By Gudrun Schultz

SYDNEY, Australia, September 29, 2006 ( – Cardinal George Pell, Archbishop of Sydney, spoke out in concern over the growing religious confusion and lack of commitment in young Catholics in Australia, in an address to the National Catholic Education Commission’s annual conference yesterday.

“Too many young Catholics have been led by the pressures of contemporary propaganda, whatever might be said about the inadequacies of family life and Catholic religious education, so their religious confusion is worse than that of all other young Australian Christians,” Cardinal Pell said, reported the Universe Newsroom.

“They are also poorly equipped for any return to the fold when they have little instinct for or understanding that there are truths of faith and morals, which are to be sought after and judged according to rational criteria.”

He expressed alarm at a recent study that showed only 10 percent of young Catholics between the ages of 13 and 29 believed “only one religion is true,” compared to 34 percent among “other Christians,” according to the Spirit of Generation Y survey by the Australian Catholic University, Monash University and the Christian Research Association.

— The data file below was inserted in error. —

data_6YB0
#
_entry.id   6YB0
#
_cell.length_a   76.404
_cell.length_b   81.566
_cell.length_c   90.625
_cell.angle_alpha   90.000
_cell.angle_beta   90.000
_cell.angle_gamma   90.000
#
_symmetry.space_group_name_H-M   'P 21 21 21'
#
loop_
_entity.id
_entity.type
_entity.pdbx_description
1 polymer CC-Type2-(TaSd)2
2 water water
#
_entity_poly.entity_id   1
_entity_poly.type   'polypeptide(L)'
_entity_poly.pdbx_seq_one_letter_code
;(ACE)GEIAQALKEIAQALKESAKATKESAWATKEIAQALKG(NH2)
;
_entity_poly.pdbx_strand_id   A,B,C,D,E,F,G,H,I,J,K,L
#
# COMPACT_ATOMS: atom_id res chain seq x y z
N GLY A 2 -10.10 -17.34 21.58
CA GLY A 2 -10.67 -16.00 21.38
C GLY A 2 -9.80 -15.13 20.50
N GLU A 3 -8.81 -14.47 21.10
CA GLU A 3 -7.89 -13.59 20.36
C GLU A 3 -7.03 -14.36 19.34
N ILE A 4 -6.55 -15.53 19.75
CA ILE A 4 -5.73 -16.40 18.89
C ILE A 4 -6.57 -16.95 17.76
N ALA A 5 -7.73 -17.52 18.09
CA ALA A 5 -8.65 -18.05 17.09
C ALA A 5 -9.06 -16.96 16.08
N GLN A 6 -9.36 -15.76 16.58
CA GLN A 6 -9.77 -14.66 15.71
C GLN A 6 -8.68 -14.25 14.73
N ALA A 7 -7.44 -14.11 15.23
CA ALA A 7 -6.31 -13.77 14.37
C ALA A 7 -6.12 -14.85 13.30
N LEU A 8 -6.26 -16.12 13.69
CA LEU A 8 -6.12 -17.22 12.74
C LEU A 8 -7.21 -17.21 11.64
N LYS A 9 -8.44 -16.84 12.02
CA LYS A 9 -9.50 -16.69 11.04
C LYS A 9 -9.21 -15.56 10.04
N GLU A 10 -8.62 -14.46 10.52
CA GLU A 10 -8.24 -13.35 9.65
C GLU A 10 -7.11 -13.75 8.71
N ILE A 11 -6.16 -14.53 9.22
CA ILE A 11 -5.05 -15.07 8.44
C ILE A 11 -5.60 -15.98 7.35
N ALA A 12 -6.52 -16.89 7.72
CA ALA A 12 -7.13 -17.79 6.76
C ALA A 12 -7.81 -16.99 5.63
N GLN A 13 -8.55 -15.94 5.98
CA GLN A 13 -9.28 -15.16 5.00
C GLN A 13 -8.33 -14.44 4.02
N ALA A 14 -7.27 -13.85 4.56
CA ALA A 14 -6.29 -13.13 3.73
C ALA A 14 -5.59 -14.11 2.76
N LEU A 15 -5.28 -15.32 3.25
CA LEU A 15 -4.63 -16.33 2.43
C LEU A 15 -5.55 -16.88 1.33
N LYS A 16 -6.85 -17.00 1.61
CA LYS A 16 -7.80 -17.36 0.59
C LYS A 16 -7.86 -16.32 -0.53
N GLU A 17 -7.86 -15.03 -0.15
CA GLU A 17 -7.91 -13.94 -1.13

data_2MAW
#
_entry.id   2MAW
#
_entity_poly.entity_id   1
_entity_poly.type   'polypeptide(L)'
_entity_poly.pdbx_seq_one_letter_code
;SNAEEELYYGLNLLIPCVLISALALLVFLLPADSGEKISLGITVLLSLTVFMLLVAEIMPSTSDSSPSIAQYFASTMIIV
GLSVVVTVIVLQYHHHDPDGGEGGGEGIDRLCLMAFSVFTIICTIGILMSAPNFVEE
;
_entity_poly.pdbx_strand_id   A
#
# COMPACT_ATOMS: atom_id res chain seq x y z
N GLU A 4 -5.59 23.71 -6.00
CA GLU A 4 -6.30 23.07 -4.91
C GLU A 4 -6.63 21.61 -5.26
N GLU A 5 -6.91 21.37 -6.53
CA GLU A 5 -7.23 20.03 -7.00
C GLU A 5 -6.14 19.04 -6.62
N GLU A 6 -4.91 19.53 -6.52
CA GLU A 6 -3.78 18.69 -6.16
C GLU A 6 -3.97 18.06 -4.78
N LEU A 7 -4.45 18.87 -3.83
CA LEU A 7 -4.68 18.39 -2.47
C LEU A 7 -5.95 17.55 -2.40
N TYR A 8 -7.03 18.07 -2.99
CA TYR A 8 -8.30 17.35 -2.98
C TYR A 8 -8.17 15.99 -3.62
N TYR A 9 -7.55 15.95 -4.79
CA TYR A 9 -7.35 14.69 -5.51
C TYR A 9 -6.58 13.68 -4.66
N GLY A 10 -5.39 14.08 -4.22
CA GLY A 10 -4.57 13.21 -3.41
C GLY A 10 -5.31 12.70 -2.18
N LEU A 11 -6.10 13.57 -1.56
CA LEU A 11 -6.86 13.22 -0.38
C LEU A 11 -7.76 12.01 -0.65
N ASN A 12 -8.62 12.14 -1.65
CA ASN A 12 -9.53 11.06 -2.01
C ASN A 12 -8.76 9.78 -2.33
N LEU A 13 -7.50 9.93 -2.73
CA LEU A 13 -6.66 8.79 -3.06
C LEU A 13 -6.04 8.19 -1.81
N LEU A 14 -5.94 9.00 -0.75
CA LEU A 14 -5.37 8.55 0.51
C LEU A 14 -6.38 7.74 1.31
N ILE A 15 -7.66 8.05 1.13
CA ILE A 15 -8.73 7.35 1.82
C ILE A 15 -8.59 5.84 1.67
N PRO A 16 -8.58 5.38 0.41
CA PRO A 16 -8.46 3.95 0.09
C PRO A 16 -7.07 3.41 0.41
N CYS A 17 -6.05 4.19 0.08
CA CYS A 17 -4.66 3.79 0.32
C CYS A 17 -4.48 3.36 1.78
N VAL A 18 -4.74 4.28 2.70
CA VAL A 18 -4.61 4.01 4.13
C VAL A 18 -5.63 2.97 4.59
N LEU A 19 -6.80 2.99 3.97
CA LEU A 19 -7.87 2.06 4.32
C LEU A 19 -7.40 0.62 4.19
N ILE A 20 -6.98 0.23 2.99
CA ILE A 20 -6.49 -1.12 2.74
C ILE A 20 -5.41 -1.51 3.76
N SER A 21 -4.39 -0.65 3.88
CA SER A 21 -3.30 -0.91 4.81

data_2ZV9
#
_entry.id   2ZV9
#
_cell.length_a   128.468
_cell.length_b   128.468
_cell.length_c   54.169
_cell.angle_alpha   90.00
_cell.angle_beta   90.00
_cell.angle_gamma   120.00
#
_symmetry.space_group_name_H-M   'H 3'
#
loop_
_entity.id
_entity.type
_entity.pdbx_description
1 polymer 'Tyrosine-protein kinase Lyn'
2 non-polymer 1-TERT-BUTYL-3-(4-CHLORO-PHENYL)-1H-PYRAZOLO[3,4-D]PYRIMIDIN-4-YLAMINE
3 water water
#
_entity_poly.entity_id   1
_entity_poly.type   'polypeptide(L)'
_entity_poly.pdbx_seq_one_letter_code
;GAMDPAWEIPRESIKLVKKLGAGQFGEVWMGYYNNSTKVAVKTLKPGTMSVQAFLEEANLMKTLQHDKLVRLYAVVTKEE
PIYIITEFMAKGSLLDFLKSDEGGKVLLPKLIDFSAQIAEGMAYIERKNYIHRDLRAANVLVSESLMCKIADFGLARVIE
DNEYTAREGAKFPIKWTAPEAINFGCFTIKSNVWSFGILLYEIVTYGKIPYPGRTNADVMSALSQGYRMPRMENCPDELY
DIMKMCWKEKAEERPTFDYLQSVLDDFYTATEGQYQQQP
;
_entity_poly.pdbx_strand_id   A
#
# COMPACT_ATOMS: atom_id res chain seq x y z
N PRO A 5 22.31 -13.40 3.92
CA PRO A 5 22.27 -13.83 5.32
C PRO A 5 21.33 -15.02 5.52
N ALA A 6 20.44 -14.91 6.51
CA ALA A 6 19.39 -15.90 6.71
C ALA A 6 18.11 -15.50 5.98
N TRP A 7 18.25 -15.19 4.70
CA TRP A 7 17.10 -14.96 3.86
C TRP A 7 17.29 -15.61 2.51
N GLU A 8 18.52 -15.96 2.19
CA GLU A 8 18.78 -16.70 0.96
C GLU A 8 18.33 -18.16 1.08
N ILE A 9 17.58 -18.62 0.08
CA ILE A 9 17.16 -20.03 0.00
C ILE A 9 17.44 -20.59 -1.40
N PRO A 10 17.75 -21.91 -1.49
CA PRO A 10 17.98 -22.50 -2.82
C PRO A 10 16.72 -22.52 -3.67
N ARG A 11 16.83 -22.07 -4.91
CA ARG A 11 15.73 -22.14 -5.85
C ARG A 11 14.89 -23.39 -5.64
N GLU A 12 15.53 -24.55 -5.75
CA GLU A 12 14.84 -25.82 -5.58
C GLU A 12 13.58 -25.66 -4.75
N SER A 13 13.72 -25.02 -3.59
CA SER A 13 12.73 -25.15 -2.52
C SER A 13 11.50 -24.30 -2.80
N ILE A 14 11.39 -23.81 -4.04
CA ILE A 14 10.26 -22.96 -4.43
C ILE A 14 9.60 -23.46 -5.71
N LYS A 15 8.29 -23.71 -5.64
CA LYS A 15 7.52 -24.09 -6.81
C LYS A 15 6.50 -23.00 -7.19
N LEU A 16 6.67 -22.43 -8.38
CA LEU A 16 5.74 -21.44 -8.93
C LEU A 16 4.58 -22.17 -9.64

“The pressures on young Catholics beyond tolerance and ecumenism and towards muddle are evident here, channeled sometimes through the ill-effects of courses in comparative religion.”

He warned that young people appear to look at life as a “smorgasbord of options from which they choose items that best suit their passing fancies.”

Even more alarming, he said was the survey result showing 75 percent of young Catholics believe it is acceptable to “pick and choose beliefs,” which he said indicated a “malaise and confusion in the general approach to life rather than just a few isolated points of heresy or unbelief.”

Cardinal Pell called on the Catholic education system to better participate in teaching young people the inherent truths and values of Catholicism, in order to counteract the growing influence of secular ideology in society.

“Secularists strive to remove religion from the public domain and restrict it to private life, where individual religious choices reflect personal preferences unrelated to truth and general principles,” he said.

“They see religion as another area for consumer choice. Catholicism calls to faith and reason as well as love and hope.

“This is now profoundly countercultural,” he said.

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